RL: Prescribed by him. And he rammed this through. It was one of these, introduce it one day, everyone's going to vote on it the next day bills.
JM: As he was on the way out the door.
RL: And he was fairly powerful in the state legislature. There's some weird rules in the fall session of legislature that say you can't introduce a bill that only affects one city without it having the support of all the state representatives in the city. He misrepresented that and said that representatives like Brian Turner and John Ager and Susan Fisher were on board with it, and they weren't. And it actually, in this amazing, bipartisan reversal, ended up being killed in the North Carolina State House, with uber-conservatives like Michael Speciale from, I think he's from New Bern, a guy who we do not normally mention in the context of being friendly to Asheville, making these really impassioned speeches about how it was a breach of process and how this was a local bill being crammed down Asheville's throat.
JM: It was an overreach. It was a massive overreach.
RL: Oh, it was unbelievable. And so it died in this amazing way. And a lot of public outpouring from citizens of Asheville helped kill it. But also people all over the state were thinking, what if it happened to us, where we just woke up and these people in Raleigh who have no connection to our area decided force their will on us?
JM: Well, it's important, and I know David Forbes and I have talked about this some, too. It's that, if you can take the partisanship out of it, yu can have a worthy conversation about districting. But it was just the way that it was done which felt as if it was being forced, felt as if it was being dictated to us from Tom Apodaca. Maybe that created an unfair sort of partisan backlash to the idea of districting in general. But it is something you could look at and come up with a fair way of saying, maybe could and should try it this way and it would make things btter for everyone in the city. IT's not exactly a black-or-white, good-guy or villain, kind of conversation. It's the way that it was done with Apodaca.
RL: Sure. I'm definitely respectful of the arguments that the city could start to consider elections held in districts in ways that work for us.
JM: Is it a worthy long-term conversation for the city council and the local population to take up, perhaps, starting this year or next year?
RL: What makes it a little faster than long-term is that as of last week, this bill has come up again. Under Senator Apodaca's hand-chosen replacement, Senator Chuck Edwards, McDonald's magnate of Henderson County.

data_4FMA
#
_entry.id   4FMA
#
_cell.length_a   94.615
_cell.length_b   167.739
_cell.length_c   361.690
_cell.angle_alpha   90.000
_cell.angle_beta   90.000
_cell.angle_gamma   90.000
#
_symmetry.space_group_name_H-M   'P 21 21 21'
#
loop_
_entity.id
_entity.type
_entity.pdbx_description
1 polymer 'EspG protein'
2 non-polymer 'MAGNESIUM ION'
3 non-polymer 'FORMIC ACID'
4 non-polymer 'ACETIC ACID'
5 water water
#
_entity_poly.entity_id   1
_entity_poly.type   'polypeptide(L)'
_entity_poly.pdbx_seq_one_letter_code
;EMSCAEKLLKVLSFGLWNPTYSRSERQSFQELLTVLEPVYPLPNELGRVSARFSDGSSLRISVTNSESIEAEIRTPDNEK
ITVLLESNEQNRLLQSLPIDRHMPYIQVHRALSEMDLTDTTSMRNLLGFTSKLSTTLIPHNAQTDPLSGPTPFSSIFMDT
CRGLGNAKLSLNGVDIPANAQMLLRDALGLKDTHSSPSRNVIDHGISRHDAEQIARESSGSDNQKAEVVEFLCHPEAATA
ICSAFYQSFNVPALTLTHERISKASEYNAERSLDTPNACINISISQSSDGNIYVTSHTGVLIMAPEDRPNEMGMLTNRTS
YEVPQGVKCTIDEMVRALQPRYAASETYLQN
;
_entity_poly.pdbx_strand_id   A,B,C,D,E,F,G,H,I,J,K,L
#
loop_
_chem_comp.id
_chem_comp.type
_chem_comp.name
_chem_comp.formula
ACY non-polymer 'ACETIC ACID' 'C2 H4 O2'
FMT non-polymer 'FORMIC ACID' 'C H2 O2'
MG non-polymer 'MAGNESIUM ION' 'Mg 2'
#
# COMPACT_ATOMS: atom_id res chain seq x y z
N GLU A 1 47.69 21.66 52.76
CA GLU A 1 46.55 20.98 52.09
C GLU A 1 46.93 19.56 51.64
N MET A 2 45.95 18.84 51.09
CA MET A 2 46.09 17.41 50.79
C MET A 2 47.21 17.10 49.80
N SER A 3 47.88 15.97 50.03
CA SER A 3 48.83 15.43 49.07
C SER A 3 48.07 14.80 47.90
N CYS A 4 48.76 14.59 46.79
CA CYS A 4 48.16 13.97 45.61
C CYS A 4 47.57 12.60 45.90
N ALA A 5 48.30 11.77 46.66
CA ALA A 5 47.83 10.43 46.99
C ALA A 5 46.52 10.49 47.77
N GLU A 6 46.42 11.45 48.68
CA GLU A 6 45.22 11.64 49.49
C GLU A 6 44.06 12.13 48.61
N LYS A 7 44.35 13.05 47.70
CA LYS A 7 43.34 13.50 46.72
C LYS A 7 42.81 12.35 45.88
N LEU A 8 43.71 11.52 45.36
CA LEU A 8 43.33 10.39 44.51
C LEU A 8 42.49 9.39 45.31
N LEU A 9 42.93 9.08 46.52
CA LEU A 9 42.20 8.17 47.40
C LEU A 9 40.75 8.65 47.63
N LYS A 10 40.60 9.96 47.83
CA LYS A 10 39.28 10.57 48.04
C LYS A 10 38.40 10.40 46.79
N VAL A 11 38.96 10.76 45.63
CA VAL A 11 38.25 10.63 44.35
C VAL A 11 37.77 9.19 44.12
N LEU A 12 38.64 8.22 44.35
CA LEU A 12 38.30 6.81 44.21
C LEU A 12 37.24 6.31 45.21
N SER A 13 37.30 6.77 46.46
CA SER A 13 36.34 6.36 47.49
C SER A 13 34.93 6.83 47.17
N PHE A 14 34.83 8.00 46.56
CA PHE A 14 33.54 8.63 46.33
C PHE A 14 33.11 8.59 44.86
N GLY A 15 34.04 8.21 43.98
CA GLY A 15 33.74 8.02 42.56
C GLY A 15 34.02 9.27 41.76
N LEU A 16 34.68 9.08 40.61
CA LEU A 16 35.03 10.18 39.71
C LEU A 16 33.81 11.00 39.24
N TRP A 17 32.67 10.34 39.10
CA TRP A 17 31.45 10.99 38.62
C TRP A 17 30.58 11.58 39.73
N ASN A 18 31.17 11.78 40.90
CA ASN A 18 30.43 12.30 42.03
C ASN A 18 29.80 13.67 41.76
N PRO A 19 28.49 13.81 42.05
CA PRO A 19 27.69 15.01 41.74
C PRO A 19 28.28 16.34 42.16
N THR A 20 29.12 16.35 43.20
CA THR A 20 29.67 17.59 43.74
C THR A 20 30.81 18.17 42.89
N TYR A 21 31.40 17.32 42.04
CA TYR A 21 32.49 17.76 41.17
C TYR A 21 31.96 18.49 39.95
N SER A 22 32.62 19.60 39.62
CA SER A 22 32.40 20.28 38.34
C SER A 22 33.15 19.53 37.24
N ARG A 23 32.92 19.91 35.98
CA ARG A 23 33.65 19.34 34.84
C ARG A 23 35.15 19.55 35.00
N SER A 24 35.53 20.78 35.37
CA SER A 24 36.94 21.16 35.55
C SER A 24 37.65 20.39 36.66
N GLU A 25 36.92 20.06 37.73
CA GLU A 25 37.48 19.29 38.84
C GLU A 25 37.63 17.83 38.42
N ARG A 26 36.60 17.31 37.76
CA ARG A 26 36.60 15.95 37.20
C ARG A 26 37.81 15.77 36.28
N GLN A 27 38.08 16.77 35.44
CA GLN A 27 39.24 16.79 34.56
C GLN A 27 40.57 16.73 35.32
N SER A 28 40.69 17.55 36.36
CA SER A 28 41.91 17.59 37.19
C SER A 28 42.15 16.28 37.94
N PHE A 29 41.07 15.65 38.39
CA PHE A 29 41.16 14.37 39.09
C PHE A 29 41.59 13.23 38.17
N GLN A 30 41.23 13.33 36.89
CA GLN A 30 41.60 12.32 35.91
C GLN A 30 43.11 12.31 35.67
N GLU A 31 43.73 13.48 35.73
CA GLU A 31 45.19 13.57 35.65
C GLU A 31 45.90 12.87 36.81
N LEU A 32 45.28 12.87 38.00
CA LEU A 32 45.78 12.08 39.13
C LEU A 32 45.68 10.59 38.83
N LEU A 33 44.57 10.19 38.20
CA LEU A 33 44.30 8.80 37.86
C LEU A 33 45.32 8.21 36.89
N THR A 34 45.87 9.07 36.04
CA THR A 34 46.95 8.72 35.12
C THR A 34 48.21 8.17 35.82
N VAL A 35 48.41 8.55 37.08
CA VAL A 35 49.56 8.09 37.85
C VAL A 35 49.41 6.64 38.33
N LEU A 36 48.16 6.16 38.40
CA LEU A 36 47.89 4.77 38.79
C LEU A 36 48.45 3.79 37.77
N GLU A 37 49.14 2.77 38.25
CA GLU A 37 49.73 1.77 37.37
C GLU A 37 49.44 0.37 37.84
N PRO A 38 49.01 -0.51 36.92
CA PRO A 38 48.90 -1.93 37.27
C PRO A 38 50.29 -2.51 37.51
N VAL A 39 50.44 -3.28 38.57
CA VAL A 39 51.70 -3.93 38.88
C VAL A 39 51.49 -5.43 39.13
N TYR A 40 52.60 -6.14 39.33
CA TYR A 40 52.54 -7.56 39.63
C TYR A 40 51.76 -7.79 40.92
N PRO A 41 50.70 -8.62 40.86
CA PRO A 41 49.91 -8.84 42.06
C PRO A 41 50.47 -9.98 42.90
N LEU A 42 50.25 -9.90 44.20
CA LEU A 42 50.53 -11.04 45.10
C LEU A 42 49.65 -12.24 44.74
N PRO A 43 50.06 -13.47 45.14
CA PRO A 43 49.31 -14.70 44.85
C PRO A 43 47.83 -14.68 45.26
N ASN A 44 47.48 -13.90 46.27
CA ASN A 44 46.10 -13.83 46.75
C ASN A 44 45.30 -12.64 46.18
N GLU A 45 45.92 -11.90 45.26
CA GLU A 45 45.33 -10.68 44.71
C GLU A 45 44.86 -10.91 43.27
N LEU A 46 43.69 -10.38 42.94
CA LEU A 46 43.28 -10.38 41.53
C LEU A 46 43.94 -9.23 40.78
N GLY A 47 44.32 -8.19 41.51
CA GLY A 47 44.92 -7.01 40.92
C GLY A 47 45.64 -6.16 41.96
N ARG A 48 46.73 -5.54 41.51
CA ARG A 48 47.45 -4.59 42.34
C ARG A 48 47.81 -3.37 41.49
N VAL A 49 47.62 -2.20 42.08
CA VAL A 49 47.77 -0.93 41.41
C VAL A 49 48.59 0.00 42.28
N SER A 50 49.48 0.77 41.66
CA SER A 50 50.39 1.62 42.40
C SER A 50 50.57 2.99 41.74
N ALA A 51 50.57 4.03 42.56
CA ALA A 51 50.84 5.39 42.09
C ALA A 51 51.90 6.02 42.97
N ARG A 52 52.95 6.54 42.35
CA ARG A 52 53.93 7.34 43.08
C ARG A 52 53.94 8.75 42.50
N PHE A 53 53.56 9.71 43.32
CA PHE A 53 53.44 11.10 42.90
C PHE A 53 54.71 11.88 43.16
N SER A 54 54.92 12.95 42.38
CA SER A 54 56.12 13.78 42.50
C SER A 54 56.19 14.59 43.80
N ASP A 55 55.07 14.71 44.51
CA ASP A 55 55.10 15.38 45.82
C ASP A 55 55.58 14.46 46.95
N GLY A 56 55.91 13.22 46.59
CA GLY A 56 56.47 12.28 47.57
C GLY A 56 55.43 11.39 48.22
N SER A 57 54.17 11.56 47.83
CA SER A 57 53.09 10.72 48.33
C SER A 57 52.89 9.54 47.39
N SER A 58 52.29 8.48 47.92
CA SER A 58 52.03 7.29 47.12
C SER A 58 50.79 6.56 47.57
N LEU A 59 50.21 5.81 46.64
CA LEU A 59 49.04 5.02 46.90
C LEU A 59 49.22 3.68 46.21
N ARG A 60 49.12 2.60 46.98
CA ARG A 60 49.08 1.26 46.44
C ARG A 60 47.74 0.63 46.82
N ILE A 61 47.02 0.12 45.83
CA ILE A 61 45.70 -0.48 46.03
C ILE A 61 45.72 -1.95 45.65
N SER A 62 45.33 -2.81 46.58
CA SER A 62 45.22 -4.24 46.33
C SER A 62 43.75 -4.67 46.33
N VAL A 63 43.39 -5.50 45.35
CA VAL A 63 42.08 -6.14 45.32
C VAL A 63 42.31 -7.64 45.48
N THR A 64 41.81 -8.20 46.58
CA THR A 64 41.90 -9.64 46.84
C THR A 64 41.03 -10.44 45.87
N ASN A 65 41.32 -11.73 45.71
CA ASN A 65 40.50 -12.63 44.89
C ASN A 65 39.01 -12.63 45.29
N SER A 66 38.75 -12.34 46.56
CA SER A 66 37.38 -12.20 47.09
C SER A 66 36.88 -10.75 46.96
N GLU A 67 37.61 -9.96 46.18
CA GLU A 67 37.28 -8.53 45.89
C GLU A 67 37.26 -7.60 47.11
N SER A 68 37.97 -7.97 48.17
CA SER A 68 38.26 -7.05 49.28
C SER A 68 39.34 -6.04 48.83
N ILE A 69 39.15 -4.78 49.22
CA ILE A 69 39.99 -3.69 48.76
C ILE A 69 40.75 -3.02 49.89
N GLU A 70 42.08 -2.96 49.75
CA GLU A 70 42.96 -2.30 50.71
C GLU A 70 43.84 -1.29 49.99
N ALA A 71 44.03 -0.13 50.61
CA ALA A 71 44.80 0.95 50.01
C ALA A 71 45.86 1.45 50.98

JM: I heard a good joke about him before the election.
RL: Are you going to tell it?
JM: I am. I'm going to tell you. I shared this with everybody.
RL: I have no idea what's coming, Chuck Edwards voters!
JM: Even Norm Bossert who ran against him. I told Norm, you can use this: One of the producers that does weekend shows here lives in Henderson County, and he says, how is Chuck Edwards supposed to fix North Carolina when he can't fix a milkshake machine at the McDonald's on Four Seasons Boulevard?
RL: Oh. That's cold.
JM: But apparently on point, because that one never worked, for some reason.
RL: So anyway, this bill's been introduced again. And now this is the spring session, the long session, of the state legislature, so it doesn't have that same rule about the local delegation having to support everything. It's very, very barely modified. Basically, the bill gives the city of Asheville until, as it's written now, until November, although that deadline's probably going to be moved up, but it gives us until now to divide up the city into our own six districts. But the districts have to follow certain rules about being continuous with each other and having a certain amount of the population each, in such a way -
JM: Boy, isn't it interesting, just to break up for a second here, isn't it interesting how they're suddenly concerned about cutting corners and gerrymandering?
RL: Oh my gosh, yeah.
JM: The irony.
RL: Or, there's a word they use for when you have to monkey with the system to get a special place for a favored minority. And Republicans are normally not on that side of the argument. This time they are. So we apparently have, as things stand right now, until November to design our own council districts. The rules are so restrictive that we're basically forced to design the districts that were laid out in the bill last year, if this thing passes. If we don't, and the deadline passes, then we're saddled with the districts that Senator Apodaca came up with. As the requirements are laid out it's going to force us, if this bill passes, to have a special district of everything in Asheville south of the Blue Ridge Parkway, which is the goal of the entire thing. We can maybe fidget with the lines up in the North and West Asheville area.